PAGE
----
But this story is not just about people being naughty, and persecuting God’s prophet. It’s a political story, and I think that’s why Mark tells it as part of his very political Gospel (in case you hadn’t noticed). Here’s the back-story, which Mark and his community knew very well; after all, they had lived through it: Herod Antipas had married the princess Phasaelis, the daughter of King Aretas IV of Nabataea. Nabataea was a very powerful kingdom to the east and southeast of Judaea. (Its capital city was Petra, which is now a major archaeological tourist site in Jordan.) So the marriage of Antipas and Phasaelis was a political alliance, and there was probably nothing romantic about it! Well, Antipas got tired of his Nabataean princess and dumped her so he could marry Herodias, the wife of his half-brother Herod Philip. Upper-class Romans did this kind of wife swapping thing all the time, but the Jews didn’t, and so they, evidently including John the Baptist, added this to their long list of grievances against Antipas. And when the rejected princess Phasaelis came running home, her father King Aretas got very very mad and declared war against Antipas. (Which Aretas won, inflicting major casualties on Antipas’ army.) Josephus tells us that many Jews thought that the military defeat of Antipas’ army by Aretas was God’s punishment for the execution of John the Baptist.
Hmm. Divorcing your first princess bride in order to marry your girlfriend. Where have we heard that before? No wonder I started out by talking about the TV series “The Tudors”! Plus ça change, plus c'est la meme chose – the more things change, the more they stay the same. Except in Henry’s case, it was the first bride who had been his brother’s wife.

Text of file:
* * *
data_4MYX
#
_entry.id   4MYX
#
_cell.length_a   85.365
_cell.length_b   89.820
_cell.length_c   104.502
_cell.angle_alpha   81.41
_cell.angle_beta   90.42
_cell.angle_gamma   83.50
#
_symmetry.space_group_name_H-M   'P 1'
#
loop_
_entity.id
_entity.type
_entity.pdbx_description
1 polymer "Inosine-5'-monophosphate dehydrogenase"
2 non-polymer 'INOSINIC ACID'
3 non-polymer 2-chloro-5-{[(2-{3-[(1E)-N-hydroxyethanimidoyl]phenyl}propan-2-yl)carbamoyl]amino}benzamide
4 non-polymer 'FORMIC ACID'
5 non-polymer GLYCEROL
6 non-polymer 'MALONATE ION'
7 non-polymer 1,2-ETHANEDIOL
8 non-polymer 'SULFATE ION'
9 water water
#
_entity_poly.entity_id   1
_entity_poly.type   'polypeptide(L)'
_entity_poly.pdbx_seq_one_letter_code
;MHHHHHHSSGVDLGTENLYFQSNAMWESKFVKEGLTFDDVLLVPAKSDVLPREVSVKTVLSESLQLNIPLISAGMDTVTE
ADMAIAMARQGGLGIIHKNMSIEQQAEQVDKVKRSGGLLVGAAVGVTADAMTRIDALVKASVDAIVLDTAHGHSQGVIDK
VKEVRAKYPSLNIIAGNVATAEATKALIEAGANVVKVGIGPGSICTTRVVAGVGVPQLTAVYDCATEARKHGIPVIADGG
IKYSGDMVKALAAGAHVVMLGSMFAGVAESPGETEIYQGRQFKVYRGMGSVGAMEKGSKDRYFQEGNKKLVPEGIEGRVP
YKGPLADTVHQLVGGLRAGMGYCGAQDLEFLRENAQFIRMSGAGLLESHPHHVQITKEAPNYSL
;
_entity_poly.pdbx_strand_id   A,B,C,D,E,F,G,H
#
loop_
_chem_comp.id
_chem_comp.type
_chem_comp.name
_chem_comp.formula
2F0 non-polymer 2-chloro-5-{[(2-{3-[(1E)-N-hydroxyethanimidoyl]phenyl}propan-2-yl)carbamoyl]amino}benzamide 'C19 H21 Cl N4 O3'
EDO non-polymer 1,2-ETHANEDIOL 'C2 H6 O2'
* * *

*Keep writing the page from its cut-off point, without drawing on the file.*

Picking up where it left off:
Did you note that at Herod Antipas’ birthday party, the guests were “his courtiers and officers and … the leaders of Galilee”? That is, the political establishment. Ched Myers notes, “Mark accurately describes the inner circle of power as an incestuous relationship involving governmental, military, and commercial interests.” [Binding the Strong Man, page 216]
Plus ça change, plus c'est la meme chose. Oops.
I said this was a political story, told in the context of a political Gospel. That idea may ruffle our feathers, accustomed as we are to the notion of never mixing politics and religion. Which just demonstrates that we don’t really understand either politics or religion. We usually think of “politics” in a very narrow, partisan sense. We’re spoiled because in our democratic republic, our political life is actually fairly civilized. Even this year, believe it or not! At least compared to politics elsewhere in the world and in world history. But “politics” is about the ordering of the common life of the polis, the city, the state, the community. It’s about how we live together as human beings in justice and peace. But the more “politics” becomes about power and domination, the more it has become corrupt.
And so, yes, the Gospel, the Good News, of the Kingdom of God is about politics. It’s about how we love the Lord our God, and our neighbor as ourselves. The Kingdom of God is not about life in the sweet by and by, at least not initially, and Jesus practically never talks about that kind of stuff. Jesus talks about how we are to live with each other now, in this world, in justice and peace and love. This entails confronting the kingdoms of this world, for which the bottom line is power. But the Kingdom of God does not come through forcibly overthrowing the kingdoms of this world, but by subverting them with love and justice. But this is a hard road. It led John the Baptist to Herod’s dungeon. It led Jesus to a Roman cross. Where should it be leading us?